Podcast: The perks of being Village Idiot (and bonds)

Kristia van HeerdenLatest, The Fat Wallet

The Fat Wallet Show is a weekly humble pie eating contest (on iTunes, for all the world to witness, as of this week).

For about the first six months after joining Just One Lap, I left every meeting with a list of things to Google. Half a year in, I finally knew enough to start asking questions. However, nobody around me ever asked a question. I realised that either the expert-to-novice ratio was skewed and I was literally the only person who didn’t know what was going on, or someone was bullshitting.

We did it again! Our 8th Fat Wallet Show. We’re finally on iTunes! #podcast

A photo posted by Kristia Van Heerden (@k_r_isis) on

The Fat Wallet Show is a direct result of the process of owning my ignorance. Since I’ve already claimed the Village Idiot title, I’m no longer shy to ask smart people to explain things to me. They already know how little I know. Once I started unabashedly owning my stupidity, the rate at which I learned things increased dramatically. Yes, sometimes I ask stupid questions, but once in a while I ask a really good question, and I’m proud of that.

This week, something really cool happened. I was reading through a report we got at the CoreShares ETF Exchange and noticed something I didn’t understand. This did not shock me. I went through my usual process, which means I asked Simon. He didn’t know. So I asked the three ETF geniuses, Helena, Candice and Nerina (*whistle*). They didn’t know. Then I asked my smartest friend, who drove over to my house so she could draw pictures. Only, she couldn’t figure it out either. It turns out an important piece of data was missing and nobody knew what was going on.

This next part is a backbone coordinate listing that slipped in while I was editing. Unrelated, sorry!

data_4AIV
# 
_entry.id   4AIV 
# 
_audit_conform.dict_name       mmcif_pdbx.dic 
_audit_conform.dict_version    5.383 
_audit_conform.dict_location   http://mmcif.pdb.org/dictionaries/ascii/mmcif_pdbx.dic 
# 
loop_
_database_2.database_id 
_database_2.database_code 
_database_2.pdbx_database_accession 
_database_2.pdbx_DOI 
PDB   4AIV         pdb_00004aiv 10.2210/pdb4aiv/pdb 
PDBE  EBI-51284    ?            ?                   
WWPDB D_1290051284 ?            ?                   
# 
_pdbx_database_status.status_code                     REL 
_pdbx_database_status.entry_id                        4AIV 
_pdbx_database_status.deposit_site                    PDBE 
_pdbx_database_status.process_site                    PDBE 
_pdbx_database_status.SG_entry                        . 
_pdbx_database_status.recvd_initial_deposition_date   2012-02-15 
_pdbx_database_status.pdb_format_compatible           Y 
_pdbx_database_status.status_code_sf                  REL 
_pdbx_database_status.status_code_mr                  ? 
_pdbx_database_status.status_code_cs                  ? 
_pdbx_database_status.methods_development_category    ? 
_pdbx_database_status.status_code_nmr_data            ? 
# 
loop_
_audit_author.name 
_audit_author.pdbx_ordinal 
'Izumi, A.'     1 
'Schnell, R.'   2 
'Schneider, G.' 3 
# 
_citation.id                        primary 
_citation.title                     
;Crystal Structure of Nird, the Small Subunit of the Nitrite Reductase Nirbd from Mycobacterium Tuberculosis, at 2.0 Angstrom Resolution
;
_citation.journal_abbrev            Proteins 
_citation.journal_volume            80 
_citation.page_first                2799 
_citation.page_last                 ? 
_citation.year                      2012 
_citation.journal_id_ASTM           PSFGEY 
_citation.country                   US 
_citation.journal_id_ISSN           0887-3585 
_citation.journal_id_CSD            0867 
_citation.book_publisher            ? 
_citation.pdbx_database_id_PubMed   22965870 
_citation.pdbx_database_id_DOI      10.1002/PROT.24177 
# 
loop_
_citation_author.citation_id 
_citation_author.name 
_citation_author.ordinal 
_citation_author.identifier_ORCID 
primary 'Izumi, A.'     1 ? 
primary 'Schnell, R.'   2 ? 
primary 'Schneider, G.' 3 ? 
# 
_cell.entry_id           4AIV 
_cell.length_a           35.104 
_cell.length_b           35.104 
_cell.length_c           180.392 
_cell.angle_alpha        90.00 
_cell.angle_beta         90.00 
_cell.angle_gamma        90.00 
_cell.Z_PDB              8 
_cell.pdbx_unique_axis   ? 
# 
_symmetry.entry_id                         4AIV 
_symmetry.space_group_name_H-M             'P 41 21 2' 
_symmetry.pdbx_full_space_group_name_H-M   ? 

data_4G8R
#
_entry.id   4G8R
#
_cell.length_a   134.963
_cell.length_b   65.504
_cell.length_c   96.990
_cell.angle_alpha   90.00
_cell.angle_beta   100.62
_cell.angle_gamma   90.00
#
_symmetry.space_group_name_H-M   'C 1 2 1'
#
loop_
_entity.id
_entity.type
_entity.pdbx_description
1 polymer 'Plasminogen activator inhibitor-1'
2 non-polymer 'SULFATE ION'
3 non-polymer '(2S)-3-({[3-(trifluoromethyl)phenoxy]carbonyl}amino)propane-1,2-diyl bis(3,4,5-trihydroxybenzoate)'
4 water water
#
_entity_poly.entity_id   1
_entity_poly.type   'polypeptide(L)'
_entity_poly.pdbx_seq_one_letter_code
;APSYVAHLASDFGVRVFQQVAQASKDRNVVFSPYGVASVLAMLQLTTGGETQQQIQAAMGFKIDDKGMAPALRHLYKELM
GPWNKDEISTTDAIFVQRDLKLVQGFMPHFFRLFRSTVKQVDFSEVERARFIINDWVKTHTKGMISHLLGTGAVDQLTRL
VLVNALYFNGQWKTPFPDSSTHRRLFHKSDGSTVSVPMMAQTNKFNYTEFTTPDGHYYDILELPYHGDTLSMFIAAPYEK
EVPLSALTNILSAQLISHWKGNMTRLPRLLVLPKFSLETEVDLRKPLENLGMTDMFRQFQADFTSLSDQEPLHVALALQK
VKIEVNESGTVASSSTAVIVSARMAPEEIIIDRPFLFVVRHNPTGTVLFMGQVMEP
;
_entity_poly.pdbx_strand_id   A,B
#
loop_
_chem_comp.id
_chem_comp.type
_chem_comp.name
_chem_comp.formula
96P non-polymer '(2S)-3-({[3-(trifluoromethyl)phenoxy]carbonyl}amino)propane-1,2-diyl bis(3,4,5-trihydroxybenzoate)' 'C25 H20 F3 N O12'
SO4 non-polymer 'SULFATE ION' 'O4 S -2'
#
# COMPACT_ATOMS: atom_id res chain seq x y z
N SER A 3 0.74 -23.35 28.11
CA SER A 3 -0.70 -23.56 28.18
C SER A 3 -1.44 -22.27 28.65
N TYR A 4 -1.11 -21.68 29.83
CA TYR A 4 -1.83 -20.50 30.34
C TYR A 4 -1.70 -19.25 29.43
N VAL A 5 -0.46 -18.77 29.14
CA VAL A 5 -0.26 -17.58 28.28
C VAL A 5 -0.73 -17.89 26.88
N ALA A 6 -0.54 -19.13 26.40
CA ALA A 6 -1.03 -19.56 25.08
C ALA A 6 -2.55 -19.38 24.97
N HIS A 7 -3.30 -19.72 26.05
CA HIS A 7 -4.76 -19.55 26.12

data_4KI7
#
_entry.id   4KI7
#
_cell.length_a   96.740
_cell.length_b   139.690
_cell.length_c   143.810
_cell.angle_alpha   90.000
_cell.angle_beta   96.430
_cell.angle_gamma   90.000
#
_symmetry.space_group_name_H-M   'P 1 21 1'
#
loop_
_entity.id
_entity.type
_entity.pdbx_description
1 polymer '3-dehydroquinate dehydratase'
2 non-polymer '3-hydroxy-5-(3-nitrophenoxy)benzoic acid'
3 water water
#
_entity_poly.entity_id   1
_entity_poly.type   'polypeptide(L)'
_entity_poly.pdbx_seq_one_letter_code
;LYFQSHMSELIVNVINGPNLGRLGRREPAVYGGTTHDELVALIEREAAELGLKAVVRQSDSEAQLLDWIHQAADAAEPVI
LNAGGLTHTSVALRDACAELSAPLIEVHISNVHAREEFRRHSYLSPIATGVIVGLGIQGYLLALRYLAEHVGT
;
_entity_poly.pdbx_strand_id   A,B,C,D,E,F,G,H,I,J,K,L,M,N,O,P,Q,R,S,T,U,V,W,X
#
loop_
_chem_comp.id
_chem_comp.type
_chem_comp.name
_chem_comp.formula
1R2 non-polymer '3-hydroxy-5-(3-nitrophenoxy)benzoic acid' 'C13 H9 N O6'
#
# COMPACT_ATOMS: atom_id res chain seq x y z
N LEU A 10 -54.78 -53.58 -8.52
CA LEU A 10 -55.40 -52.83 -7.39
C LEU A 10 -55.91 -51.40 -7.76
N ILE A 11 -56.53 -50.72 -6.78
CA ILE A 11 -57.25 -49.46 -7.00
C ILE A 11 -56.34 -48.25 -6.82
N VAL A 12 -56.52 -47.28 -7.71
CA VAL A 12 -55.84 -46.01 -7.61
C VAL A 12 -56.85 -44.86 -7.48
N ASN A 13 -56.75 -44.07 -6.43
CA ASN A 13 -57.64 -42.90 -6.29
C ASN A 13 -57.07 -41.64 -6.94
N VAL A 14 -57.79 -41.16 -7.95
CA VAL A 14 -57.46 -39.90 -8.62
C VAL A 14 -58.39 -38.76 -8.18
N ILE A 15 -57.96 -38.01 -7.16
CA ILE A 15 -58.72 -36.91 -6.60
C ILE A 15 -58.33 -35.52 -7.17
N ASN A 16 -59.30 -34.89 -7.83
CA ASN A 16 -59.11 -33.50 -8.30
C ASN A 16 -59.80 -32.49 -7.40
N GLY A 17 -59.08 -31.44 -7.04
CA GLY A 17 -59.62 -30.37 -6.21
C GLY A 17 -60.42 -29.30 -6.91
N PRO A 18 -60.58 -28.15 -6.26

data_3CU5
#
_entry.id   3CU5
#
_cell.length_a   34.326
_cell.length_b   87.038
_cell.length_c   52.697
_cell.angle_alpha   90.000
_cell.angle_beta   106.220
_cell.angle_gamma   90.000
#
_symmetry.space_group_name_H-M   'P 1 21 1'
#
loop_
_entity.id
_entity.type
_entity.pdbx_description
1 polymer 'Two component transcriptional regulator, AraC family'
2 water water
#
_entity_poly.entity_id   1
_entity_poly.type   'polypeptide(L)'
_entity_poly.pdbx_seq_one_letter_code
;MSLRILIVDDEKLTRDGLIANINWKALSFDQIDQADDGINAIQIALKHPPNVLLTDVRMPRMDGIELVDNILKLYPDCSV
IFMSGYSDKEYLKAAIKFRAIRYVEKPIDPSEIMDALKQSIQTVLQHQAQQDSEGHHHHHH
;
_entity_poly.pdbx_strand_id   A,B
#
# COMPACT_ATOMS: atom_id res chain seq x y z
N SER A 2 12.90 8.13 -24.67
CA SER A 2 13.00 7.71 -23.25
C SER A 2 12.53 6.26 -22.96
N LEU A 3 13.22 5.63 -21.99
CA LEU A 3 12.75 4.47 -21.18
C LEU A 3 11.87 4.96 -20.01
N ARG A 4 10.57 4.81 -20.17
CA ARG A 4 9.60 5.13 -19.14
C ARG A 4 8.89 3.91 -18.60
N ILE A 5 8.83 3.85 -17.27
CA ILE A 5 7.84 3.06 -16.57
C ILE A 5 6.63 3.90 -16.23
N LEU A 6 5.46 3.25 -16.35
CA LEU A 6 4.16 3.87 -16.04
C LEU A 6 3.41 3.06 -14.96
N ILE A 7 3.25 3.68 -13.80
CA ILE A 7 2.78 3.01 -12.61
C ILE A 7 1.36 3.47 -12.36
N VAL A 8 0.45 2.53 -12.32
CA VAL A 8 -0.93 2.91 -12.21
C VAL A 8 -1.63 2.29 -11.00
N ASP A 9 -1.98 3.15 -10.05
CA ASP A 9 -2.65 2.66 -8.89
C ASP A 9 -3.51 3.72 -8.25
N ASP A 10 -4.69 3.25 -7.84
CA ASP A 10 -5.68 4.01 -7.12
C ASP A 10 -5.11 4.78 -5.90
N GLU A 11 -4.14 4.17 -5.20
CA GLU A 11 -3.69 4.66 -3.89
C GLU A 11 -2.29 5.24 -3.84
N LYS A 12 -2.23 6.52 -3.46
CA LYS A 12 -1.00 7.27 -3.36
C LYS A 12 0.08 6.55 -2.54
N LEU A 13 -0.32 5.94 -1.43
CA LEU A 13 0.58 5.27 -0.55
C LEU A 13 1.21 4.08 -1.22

This excites me, because the financial services industry as we know it today came about in a time before fintech and, you know, cars that weren’t attached to horses. Like all new things, it didn’t start out effective and efficient. It remains a work in progress, a living thing that exists for our benefit. A simple question like, “Why is it like this?” naturally leads to, “Is there a better way to do this?” That question, hopefully, leads to improvements that can benefit the human race, not just some dude in a suit.*

Information is such a powerful tool. To get it, though, you have to plant your feet firmly in what you don’t know. This week, I tell this story, which you now have to go through twice. I apologise. Then I talk about bonds. If that’s what you’re here for, skip to the end.

By the way, ETF geniuses, where my retail bond ETF at? Gimme it.

I mention our friend Daniele in the podcast. You can follow him here.


*I’m actually a big fan of dudes in suits. Especially well-made suits that fit just right. Please don’t stop wearing them. You look fantastic.

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